Today I want to show you an easy way to solve a common problem that causes many sites to fail to rank as well as they should.
The problem is that web developers are unaware of the principle of First Link Priority. The bad news is that many sites, especially those with a large number of pages, don’t get the rankings they should because they don’t handle first link priority properly.
The good news is that once you’re aware of the problem, it’s very easy to fix and avoid in the future.
First Link Prioritisation occurs when Google looks at a webpage and analyses its outbound links.
The First Link Priority rule states that when a page links more than once to the same target page, Google will completely ignore all links after the first, often with negative SEO consequences.
Take a look at this example diagram below.
In our example, Page A links to Page B twice. The first link is a graphical link, (in this case a banner image at the top of the page), whilst the second link is in the navigation bar and is a keyword-rich link with optimised anchor text.
The second link is put there for SEO value, and is what we want Google to see, (the anchor text in the link infers meaning), however, Google will completely ignore it. Instead Google only sees the graphical link (which contains no anchor text). The keyword rich link is of no value
(And no, for the curious, putting an “Alt” tag on the image link won’t serve as a substitute to anchor text).
The result is that the target page gets the PageRank “juice” passed to it, but not anchor text relevance, which is a valuable source of optimisation, so rankings suffer.
Now, at this point, I should clarify that when Google evaluates the links pointing to a page, it will count links from any page in its index, including both links from other pages on your website (internal links) and links from pages around the Internet at large (external links).
The links you get from around the Internet are often harder to control and in most cases don’t repeat on a page (so first link priority doesn’t become an issue). But, it’s actually very common within a web page to link to a target page twice, so generally, First Link priority problems occur within your website. This is great, because internal linking structure is pretty easy to control.
This video shows two very common examples of sites breaking the first link priority; and how to use a free FireFox plugin to identify the problem . Solving this problem is surprisingly simple, and there are several ways you can go about it.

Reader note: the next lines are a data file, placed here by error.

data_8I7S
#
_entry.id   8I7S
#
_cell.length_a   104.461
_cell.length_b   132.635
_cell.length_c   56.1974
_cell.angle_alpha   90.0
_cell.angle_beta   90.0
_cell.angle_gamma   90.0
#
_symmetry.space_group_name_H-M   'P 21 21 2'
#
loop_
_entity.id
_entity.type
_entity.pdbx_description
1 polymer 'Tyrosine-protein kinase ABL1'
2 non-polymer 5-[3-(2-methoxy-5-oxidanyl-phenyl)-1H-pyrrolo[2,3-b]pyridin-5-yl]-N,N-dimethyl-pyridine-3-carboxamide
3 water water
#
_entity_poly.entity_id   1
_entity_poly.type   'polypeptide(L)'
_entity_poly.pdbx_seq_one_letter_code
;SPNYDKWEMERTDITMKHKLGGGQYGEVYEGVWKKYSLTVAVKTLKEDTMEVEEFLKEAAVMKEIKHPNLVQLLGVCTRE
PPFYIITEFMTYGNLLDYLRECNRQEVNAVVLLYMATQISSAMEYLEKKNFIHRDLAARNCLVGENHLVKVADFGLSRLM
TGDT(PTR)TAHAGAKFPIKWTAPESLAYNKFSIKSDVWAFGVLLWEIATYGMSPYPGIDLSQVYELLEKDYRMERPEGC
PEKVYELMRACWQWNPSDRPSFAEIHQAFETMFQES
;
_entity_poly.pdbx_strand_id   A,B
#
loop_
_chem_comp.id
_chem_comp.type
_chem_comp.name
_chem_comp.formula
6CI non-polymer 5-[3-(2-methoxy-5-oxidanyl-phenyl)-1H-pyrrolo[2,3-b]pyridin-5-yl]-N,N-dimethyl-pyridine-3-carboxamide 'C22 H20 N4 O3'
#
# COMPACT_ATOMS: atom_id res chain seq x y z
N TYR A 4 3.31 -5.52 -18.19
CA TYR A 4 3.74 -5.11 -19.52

In the video below I will take you through the two step process of eliminating First Link Priority issues:
1. Identifying pages with the issue
2. Applying the simple fix
If you want to use the simple code templates the video mentions, you can find them here:
First Link Priority Templates (Personally I just use the first method, but Aaron, our CSS guru wanted to show off and give a few options. For technical readers, .htaccess redirects can also do the job)
By becoming familiar with First Link Priority and implementing the simple solution across your sites you can potentially benefit from a large chunk of previously untapped SEO value.
P.S. To give appropriate credit, I didn’t discover this, but learned it from the Godfather of SEO, Leslie Rohde
P.P.S. Yes, I’m a geek, but fixing this problem is normally very easy. We’ve seen big wins on home page or theme keywords. Imagine a 1000 page website where every page in the site links to home using a banner. That’s 1000 partially wasted links that can be fixed with a simple template update. If you’ve got a big site and can see First Link Priority problems, please implement a fix, let the site re-index and drop me a note in the comments to let me know how you went, hey?
Post Update – a little about Word Press and First Link Priority.
There’s been a number of questions in the comments about Word Press, and whilst I’m not a WP specialist, I’ll attempt to provide a high level answer. The questions group into two general categories:
a) How does Word Press handle First Link Priority?
The answer is generally it does a pretty good job. It all comes down to the specific theme you’re using, so I can’t give a hard and fast answer. If we assume the common FLP problem where every page on a site links home using just a graphic (e.g. a logo), most of the WP themes I checked out use a text based link inside a h1 as is the first link on the page and link back to the home page with this link. For example, look at this page, which is a sub page of a demo blog using the standard WordPress 2010 theme. If you run the analysis in the video (e.g. disable CSS), you’ll see the link to home is on the keyword “Twenty Ten”, not on the header image. If “Twenty Ten” were replaced in WP admin with “Homepage Keyword Phrase” or “Homepage Keyword Phrase & Business Name” (a diluted version), you’d be set to go.
Some third party themes can use graphics alone to link home but you generally wouldn’t be implementing these types of themes if you did not know some HTML anyway. In either case, the video shows how to spot the problem pretty quickly, so hopefully I’ve done a reasonable job and you can now know if the issue exists on a site of yours.
b) How do I fix my WordPress site if I identify that it’s not setup correctly?
If you use the services of a developer, obviously just direct them back to this post to see the techniques that can be applied, and if you’re a ‘do it yourself-er’, there are heaps of online guides to customising wordpress templates.